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Lookup NU author(s): Dr Laura Graham,
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Background. Cranioplasty (CP) following decompressive craniectomy (DC) is traditionally viewed as a cosmetic procedure having no effect on neurological function in most cases after severe brain injury. However, anecdotal cases of improvement in conscious level after CP have been observed in clinical practice. Aim. To investigate whether CP is associated with consistent change in level of consciousness. Method. Records of patients undergoing CP from January 2007 to January 2009 were retrospectively reviewed. Four measurements were taken between DC and CP and four following CP. Each measurement included total Glasgow Coma Scale (GCS), individual GCS components, pupil size and limb power. Pre- and post-CP values were compared. Data were collected and analysed using Microsoft Excel and SPSS. Results. Twenty-three patients, 16 males, mean age 37 years (range 16-64), were studied. There was a significant improvement in GCS over time (p<0.01). To test the specific impact of CP, immediate pre- and post-CP GCS values were compared, assuming time-based improvement over this interval is minimal and improvement is attributable to CP. No significant change in immediate pre- and post-CP GCS was found. Conclusions for Discussion. Improvement in consciousness attributable to CP has significant implications for clinical practice. This study found no evidence that CP has an effect on GCS in addition to expected time-based recovery. The results were limited by the sensitivity of the Glasgow Coma Scale.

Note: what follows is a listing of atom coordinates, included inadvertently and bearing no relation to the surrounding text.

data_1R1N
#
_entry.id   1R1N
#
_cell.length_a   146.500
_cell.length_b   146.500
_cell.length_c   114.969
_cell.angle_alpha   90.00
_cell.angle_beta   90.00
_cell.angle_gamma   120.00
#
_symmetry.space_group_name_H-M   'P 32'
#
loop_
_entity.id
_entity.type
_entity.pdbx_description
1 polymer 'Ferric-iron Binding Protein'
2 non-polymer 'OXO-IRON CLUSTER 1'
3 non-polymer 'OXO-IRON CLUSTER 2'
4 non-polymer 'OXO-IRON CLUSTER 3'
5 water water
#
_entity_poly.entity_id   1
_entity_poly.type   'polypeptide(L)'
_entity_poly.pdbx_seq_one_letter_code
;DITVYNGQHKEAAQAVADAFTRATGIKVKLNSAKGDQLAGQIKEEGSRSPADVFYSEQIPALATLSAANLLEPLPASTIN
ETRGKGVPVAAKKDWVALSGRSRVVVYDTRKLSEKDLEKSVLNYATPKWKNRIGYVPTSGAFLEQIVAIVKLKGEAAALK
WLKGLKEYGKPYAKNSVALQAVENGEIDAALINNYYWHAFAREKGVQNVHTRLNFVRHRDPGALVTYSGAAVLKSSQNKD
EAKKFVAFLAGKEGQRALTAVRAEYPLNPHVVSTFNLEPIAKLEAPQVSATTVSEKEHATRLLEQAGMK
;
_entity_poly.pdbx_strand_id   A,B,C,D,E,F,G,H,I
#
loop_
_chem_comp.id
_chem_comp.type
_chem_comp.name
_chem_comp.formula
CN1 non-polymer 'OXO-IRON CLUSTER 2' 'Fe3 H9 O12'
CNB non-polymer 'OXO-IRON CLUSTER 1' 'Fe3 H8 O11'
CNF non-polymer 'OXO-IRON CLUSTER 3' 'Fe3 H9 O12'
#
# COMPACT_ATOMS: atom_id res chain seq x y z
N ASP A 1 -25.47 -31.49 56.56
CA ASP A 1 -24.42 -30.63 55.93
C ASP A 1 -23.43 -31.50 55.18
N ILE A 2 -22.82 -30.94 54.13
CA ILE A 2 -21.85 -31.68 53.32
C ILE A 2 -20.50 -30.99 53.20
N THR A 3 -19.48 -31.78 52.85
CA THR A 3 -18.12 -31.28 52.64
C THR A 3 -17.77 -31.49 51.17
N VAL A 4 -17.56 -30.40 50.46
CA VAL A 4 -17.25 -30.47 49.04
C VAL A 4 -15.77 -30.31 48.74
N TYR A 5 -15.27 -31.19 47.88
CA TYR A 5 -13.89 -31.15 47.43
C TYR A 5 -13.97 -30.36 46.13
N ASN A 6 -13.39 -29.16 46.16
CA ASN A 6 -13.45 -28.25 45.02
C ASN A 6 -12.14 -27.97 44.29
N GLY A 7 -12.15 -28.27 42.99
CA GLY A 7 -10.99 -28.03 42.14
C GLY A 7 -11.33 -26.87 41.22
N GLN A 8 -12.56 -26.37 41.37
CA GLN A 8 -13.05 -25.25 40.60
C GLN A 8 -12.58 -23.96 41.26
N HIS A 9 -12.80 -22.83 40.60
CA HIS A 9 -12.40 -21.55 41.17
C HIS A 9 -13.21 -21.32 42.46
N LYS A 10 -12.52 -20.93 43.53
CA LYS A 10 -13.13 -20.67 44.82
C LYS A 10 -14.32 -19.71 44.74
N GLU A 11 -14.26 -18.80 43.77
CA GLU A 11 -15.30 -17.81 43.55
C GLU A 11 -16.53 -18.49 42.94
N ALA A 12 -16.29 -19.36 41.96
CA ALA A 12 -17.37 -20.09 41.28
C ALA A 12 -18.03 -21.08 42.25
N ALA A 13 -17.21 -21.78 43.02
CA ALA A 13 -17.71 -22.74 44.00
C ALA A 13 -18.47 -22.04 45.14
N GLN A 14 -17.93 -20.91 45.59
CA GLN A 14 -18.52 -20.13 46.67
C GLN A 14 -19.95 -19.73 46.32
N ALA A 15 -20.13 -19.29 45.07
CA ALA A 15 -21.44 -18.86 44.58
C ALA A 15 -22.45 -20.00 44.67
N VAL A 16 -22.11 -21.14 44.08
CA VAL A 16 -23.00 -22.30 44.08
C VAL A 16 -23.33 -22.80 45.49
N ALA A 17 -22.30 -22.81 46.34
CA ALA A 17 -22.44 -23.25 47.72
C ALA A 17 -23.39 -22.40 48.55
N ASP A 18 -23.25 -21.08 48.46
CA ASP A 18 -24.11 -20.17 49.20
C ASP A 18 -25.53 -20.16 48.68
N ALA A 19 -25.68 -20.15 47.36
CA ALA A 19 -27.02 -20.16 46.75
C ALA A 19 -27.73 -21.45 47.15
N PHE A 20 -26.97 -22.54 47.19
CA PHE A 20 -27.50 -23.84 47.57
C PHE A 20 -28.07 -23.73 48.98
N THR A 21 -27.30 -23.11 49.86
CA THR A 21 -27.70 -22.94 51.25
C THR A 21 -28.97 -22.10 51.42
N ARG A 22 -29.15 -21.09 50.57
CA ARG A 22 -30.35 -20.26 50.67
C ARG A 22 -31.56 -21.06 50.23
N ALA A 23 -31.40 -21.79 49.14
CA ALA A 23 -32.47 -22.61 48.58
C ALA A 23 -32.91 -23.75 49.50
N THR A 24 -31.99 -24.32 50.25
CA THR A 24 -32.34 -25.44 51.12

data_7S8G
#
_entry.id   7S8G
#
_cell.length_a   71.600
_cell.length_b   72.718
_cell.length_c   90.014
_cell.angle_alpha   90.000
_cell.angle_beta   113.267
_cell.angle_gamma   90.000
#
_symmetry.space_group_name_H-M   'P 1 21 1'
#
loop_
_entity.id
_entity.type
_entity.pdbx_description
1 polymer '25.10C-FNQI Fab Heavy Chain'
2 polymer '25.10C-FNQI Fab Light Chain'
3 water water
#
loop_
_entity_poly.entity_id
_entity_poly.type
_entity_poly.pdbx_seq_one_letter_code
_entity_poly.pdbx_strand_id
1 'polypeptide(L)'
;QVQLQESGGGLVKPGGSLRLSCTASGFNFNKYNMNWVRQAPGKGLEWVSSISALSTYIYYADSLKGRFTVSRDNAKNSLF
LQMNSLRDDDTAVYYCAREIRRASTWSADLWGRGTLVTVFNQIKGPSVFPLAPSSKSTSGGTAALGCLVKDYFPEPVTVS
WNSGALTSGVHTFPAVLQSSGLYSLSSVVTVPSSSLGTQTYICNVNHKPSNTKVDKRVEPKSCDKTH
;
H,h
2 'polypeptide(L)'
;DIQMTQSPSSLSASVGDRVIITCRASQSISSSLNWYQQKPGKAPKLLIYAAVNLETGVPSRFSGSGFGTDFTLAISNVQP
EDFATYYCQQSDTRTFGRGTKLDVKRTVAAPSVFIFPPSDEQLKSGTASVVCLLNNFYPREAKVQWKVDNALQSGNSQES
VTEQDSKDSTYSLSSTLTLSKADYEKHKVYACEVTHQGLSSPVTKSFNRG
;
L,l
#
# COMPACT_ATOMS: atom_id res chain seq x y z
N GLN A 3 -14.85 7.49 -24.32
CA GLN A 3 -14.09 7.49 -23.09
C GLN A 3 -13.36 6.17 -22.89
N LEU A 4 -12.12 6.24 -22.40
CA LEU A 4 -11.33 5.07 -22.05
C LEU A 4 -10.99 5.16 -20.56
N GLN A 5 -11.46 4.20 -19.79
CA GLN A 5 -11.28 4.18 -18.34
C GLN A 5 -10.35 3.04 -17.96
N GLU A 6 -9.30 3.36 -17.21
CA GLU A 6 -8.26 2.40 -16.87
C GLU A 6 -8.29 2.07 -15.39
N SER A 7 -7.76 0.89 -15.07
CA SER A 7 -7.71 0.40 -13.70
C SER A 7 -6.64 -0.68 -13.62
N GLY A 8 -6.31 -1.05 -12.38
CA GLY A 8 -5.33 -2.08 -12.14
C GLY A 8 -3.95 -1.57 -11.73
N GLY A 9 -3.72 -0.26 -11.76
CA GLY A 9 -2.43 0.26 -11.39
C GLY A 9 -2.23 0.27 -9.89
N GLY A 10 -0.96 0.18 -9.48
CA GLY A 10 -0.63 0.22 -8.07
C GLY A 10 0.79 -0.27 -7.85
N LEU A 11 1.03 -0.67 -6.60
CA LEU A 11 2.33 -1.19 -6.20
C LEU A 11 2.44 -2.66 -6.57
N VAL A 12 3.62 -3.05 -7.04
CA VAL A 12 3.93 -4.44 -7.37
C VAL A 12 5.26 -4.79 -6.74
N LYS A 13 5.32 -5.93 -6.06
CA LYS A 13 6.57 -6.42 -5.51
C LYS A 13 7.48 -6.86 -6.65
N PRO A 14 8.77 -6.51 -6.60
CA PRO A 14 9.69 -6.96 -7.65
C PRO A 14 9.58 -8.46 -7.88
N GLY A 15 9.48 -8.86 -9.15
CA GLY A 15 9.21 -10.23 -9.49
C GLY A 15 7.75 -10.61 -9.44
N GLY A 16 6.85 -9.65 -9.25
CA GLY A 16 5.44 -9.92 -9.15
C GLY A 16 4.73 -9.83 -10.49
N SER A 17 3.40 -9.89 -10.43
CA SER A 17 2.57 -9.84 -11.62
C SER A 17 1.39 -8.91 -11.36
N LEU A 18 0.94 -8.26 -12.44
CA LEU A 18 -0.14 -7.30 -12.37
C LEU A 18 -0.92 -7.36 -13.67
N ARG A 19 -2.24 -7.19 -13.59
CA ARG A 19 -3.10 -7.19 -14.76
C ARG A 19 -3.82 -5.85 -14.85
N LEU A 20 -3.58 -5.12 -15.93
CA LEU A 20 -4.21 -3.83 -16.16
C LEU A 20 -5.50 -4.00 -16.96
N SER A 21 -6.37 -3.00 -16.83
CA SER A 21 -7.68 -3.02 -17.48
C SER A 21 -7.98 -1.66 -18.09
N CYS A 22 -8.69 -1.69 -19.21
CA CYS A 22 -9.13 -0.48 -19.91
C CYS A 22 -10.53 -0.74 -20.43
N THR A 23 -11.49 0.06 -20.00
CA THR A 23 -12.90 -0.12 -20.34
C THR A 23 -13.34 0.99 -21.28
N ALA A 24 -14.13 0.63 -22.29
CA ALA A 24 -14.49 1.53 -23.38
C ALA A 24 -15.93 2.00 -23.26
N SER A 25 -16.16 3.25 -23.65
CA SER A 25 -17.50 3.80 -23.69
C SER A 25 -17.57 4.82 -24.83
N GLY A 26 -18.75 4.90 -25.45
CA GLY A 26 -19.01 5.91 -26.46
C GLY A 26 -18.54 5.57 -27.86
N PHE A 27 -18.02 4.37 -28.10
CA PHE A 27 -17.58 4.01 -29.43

Author(s): Stelling H, Graham L, Mitchell P
Publication type: Article
Publication status: Published
Journal: British Journal of Neurosurgery
Print publication date: 01/06/2011
ISSN (print): 0268-8697
ISSN (electronic): 1360-046X
Publisher: Informa Healthcare
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